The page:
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An artist of many forms, Minouk Lim creates works that move between and across the boundaries of different genres and media—including music, video, installation, writing and performance—as a means of revealing and amplifying marginalised narratives within the context of South Korea's rapid democratisation and industrialisation. Born in 1968 in Daejeon, South Korea, Lim has herself witnessed the rapid changes of her surroundings—as explored in the video work Portable Keeper (2009), where musician Kwon Byungjun wanders through forgotten and dilapidated areas of old towns, highlighting the societal alienation inherent to modern transformation.

As a whole, Lim's practice seeks to examine objects embedded with performativity, different methods of performance and imaginative modes of creating records. Such an inclusive approach embraces different fields of history, politics, philosophy and literature, drawing reflections on everyday life and challenging the routineness of life. Haunted pasts are unveiled in projects concerning the massacres of South Korean civilians by the government in the 1950s, as seen in Navigation ID (2014), a project created especially for the 10th Gwangju Biennale, and Burning Down the House (5 September–9 November 2014), curated by Dia Art Foundation director Jessica Morgan, which revolved around transporting two freight containers with the mortal remains of massacre victims to the square outside the halls of the Biennale's entrance. Navigation ID sought to involve the relatives of the victims, who were chaperoned in buses that followed trucks containing the remains, as they made their way to the Biennale. Resembling a funeral march, footage was filmed from a helicopter and by camera teams on the ground and was broadcast live on a South Korean online news website. Indeed, the media plays a significant part in Lim's practice, standing as a medium in its own right, and was the subject of Lim's first solo exhibition at Tina Kim Gallery in New York. Entitled Mamour (2 November–20 January 2018), the exhibition centred on broadcast TV and its capacity to unveil marginalised narratives.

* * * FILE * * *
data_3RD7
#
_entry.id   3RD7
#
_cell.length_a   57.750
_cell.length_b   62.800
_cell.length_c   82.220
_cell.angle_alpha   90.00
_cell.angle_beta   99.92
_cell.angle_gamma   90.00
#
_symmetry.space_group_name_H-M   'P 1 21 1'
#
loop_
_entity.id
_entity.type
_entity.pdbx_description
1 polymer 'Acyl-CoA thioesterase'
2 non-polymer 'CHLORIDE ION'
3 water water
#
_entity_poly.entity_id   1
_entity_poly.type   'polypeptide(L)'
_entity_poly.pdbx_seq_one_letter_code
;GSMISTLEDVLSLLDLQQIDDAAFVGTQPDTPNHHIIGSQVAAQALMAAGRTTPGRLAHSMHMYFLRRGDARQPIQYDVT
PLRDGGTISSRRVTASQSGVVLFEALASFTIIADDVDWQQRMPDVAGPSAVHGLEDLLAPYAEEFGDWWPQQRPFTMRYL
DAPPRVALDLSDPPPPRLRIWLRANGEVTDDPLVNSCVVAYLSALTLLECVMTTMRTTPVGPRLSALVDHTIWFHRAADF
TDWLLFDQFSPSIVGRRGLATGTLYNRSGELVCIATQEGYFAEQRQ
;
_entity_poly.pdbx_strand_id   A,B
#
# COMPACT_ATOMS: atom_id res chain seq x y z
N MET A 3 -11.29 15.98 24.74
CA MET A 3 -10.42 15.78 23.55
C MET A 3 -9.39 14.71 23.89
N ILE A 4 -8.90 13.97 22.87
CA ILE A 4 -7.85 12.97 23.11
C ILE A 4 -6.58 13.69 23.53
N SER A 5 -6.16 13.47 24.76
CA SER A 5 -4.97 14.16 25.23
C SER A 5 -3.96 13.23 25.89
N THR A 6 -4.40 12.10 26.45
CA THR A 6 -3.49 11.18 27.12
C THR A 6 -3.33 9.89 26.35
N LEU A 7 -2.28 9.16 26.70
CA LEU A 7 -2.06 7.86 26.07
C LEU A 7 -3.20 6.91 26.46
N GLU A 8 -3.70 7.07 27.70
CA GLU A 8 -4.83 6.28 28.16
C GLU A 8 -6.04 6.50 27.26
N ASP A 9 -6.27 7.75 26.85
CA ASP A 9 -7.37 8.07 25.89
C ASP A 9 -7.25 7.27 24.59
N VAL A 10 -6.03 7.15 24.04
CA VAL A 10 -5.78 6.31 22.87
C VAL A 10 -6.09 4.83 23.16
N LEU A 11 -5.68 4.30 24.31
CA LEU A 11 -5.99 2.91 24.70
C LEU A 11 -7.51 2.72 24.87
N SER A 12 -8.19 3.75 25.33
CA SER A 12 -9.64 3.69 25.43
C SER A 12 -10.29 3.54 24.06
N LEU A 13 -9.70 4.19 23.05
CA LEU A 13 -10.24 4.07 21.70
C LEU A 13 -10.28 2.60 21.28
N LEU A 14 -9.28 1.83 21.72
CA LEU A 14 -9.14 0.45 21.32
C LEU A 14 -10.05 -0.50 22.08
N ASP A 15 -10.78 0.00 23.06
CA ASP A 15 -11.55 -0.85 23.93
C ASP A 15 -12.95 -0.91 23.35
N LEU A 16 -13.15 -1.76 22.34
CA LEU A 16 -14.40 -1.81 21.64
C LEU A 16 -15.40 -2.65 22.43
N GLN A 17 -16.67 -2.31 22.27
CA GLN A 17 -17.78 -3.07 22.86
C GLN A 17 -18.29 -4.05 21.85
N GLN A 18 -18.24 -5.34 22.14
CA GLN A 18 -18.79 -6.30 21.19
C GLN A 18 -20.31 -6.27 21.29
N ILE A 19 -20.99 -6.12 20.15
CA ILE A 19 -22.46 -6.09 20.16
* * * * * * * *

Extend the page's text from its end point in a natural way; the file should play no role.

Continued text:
This conversation is an edited transcript of a discussion that took place on 4 November 2017 between Lim and Jessica Morgan on the occasion of the artist's exhibition, Mamour, at Tina Kim Gallery. Lim speaks about the extensive work that goes into her historical research, for which Lim digs into forgotten pasts—a process that often involves confronting personal and universal traumas.

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